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Palm Springs Is in Renaissance Mode Again

Five new ways to experience an old desert favorite.

SLIDESHOW

At seven stories high, the newly opened Kimpton the Rowan hotel is the tallest building in downtown Palm Springs.

Photo: Courtesy of Kimpton the Rowan

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The Palm Springs Aerial Tramway takes visitors 8,516 feet up the San Jacinto Mountains to the west.

Photo: Chris Miller/visitgreaterpalmsprings.com

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Cabin-style rooms and a former barn turned bar and kitchen surround the swimming pool at Sparrows Lodge in Palm Springs, one of a new generation of tastefully refurbished motels coming online all across Palm Springs.

Photo: Jamie Kowa

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Bartender Chad Austin mixes a drink at Bootlegger Tiki.

Photo: Arlene Ibarra

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Muscular exposed-steel beams frame the bar at Truss & Twine.

Photo: Courtesy of Truss & Twine

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Visitors in a sleeping pod at artist Andrea Zittel’s A-Z West compound in Wonder Valley.

Photo: Lance Brewer

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Burning rubber at the BMW Performance Driving School in Thermal.

Photo: Scott Baxter

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Photo: Courtesy of Melvyn's Restaurant

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Kimpton the Rowan
100 W. Tahquitz Canyon Way
Downtown anchor project offering drop-dead mountain views (from $189).

Photo: Courtesy of Kimpton the Rowan

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Sparrows Lodge
1330 E. Palm Canyon Dr.
Rustic cabin-inspired rooms and popular weekly communal outdoor dinners (from $279).

Photo: Jaime Kowal

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Holiday House
200 W. Arenas Rd. Riviera-style glam in this renovated motel (from $229).

Photo: Zeke Ruelas

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Farm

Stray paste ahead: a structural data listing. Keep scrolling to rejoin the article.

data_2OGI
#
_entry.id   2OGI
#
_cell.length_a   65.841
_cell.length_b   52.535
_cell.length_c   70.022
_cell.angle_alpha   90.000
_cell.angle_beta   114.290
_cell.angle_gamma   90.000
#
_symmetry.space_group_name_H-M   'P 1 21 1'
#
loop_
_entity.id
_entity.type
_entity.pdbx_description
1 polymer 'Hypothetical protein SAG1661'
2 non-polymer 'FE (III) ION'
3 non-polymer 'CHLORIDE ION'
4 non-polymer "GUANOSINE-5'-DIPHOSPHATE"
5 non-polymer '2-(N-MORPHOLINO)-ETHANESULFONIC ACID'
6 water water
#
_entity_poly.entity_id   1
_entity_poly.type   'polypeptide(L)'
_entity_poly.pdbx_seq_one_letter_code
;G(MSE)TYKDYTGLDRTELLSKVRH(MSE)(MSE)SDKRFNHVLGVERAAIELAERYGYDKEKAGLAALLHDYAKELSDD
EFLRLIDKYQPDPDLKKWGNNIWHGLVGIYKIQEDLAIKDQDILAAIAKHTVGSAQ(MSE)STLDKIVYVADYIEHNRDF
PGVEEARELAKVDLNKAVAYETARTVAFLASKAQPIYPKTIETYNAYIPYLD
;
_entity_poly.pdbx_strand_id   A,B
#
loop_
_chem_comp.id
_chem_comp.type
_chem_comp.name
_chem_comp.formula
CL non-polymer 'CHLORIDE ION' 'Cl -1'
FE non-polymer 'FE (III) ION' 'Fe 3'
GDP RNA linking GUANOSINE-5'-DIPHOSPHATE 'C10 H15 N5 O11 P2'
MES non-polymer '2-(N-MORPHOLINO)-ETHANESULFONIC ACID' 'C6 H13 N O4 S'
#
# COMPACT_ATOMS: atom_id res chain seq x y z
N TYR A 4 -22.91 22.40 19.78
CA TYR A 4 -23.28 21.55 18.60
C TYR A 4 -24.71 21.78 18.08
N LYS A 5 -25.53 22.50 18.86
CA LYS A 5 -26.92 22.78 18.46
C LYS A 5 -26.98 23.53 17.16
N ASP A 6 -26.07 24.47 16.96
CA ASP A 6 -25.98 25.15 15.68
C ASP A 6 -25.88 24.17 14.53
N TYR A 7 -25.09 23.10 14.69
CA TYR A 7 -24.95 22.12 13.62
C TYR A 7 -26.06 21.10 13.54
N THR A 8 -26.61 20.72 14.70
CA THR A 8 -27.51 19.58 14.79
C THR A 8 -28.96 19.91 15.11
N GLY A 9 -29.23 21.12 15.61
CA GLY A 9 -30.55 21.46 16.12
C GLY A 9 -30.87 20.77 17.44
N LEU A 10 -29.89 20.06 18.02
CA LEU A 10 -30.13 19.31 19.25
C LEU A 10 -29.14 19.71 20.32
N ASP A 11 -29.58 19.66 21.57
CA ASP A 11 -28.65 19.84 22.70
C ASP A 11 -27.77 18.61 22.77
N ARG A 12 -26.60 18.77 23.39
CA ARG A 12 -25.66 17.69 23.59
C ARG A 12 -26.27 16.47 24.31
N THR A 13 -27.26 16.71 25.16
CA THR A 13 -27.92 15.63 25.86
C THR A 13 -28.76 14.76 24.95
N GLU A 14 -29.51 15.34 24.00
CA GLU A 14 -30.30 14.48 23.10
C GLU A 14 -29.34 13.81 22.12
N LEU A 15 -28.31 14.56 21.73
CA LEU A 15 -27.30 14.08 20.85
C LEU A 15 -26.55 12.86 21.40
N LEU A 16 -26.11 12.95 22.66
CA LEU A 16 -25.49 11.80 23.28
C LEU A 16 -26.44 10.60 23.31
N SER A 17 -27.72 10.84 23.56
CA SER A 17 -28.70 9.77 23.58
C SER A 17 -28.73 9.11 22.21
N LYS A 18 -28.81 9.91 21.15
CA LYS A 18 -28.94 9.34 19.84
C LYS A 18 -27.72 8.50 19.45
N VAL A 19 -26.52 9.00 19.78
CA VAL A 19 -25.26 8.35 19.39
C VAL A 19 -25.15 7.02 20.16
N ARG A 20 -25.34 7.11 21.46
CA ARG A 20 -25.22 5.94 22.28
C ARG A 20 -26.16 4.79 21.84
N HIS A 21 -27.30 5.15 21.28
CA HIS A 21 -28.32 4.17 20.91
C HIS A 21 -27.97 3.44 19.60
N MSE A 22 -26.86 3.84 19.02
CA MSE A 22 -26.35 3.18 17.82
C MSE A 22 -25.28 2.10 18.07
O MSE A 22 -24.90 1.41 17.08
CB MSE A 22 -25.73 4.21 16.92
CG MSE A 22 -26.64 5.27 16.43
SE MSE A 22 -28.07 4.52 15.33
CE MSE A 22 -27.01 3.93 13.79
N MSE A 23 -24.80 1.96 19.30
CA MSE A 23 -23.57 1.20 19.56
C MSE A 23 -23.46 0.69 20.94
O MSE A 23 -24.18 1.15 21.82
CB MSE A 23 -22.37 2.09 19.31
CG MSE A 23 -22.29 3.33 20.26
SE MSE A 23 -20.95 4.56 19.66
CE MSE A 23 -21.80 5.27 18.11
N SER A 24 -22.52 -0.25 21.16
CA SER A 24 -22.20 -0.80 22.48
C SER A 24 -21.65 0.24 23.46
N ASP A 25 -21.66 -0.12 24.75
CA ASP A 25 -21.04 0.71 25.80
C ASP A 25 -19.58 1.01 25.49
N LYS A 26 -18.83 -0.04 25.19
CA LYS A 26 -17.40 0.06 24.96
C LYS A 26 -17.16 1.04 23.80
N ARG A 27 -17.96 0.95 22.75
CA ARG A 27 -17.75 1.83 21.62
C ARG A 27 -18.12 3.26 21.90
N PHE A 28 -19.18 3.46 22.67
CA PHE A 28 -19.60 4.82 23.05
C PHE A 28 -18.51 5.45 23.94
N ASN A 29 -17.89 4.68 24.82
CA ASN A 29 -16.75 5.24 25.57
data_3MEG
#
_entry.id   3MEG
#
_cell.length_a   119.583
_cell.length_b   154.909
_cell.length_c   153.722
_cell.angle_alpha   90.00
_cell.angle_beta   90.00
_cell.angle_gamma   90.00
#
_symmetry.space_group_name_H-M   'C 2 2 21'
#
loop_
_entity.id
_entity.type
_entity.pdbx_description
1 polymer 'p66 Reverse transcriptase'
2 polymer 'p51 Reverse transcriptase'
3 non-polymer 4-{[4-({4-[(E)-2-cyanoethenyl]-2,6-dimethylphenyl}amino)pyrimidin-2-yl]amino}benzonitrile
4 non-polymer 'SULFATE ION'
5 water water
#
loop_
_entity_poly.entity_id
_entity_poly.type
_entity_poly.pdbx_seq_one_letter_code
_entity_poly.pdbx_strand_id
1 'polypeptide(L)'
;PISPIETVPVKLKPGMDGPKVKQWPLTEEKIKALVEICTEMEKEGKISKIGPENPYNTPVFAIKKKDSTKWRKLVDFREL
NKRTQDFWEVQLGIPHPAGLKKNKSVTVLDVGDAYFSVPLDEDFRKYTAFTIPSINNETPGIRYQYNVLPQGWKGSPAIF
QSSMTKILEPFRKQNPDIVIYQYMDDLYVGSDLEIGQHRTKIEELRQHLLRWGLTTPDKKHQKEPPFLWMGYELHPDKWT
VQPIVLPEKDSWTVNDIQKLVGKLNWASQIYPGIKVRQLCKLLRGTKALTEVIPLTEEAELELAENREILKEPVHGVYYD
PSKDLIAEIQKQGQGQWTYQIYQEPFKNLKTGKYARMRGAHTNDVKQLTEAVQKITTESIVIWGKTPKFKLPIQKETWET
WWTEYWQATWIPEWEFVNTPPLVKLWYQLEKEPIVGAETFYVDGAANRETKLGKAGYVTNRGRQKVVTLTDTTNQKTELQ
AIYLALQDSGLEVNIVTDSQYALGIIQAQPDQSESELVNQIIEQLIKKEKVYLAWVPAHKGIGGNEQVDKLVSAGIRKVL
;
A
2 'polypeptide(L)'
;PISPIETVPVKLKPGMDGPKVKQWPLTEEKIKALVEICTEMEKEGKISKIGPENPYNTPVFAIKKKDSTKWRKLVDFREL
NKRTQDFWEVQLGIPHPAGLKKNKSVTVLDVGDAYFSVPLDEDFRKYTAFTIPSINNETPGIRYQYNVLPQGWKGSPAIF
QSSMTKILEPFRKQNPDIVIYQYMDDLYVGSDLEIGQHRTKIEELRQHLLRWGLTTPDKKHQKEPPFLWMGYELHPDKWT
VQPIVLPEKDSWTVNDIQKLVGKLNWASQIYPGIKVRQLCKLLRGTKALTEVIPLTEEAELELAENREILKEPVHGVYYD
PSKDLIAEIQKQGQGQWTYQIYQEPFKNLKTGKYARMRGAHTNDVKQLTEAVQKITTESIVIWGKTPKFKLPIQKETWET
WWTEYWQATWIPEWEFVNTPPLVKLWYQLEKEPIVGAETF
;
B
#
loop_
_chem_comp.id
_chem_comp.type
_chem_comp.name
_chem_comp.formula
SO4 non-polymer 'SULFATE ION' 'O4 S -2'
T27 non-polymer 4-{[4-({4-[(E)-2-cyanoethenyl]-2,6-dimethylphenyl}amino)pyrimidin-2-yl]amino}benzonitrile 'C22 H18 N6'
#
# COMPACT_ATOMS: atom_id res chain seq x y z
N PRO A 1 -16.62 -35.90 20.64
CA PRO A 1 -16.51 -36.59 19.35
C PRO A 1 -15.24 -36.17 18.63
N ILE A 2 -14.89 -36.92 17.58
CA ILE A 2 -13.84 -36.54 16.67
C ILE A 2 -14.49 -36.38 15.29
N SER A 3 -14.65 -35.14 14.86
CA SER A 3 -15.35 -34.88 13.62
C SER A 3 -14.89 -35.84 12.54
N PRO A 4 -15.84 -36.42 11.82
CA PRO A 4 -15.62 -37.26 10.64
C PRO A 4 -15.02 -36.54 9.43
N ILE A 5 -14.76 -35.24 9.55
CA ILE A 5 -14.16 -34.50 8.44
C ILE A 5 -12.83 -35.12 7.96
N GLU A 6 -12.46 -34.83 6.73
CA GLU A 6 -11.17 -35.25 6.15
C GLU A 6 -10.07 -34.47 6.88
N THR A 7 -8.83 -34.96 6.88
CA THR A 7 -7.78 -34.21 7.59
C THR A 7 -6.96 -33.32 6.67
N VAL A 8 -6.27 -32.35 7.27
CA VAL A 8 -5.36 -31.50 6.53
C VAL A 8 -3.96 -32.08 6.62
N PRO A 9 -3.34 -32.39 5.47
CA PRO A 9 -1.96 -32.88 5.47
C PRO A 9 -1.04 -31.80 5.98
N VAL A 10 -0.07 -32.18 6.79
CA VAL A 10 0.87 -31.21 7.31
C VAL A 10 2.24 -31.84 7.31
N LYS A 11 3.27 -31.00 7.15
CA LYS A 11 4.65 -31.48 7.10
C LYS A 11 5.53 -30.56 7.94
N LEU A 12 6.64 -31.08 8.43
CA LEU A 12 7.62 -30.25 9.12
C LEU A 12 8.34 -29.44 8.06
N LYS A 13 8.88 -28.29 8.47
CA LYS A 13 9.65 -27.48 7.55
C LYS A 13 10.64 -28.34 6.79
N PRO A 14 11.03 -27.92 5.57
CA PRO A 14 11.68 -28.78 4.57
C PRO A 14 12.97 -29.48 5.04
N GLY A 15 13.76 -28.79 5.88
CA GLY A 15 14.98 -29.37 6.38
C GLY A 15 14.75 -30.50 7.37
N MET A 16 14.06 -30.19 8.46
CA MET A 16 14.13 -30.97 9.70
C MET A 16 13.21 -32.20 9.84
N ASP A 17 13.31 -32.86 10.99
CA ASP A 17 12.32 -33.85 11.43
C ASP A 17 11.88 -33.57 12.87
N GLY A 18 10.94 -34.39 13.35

6 La Plaza
Charming farm-to-table Provençal-style brunch joint downtown.

Photo: Courtesy of Farm

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Lulu California Bistro
200 S. Palm Canyon Dr.
Colorful, eclectic eatery perfect for simple breakfast and lunch.

Photo: Courtesy of Lulu

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Morgan’s in the Desert
49499 Eisenhower Dr., La Quinta
Classic, well executed white-tablecloth steakhouse fare inside the luxuriant La Quinta Resort & Club.

Photo: Barbara Kraft

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Bootlegger Tiki 1101 N. Palm Canyon Dr. Small, inviting tiki bar serving elevated takes on Don the Beachcomber classics.

Melvyn’s Restaurant
200 W. Ramon Rd. Recently renovated Rat Pack–era hangout.

Truss & Twine 800 N. Palm Canyon Dr. Craft cocktail menu broken down by time period, including pepped-up versions of “dark ages” drinks like the Surfer on Acid.

Photo: Arlene Ibarra

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1. Getting Vertical
In the land of the low-slung, modernist single-story dwelling, the seven-story building is king. And some people really hate the king. “It’s a disgrace,” a bartender on the southern end of Palm Canyon Drive tells me about the new Kimpton the Rowan, which opened in November to both excitement and scorn. “It’s blocking the mountains!”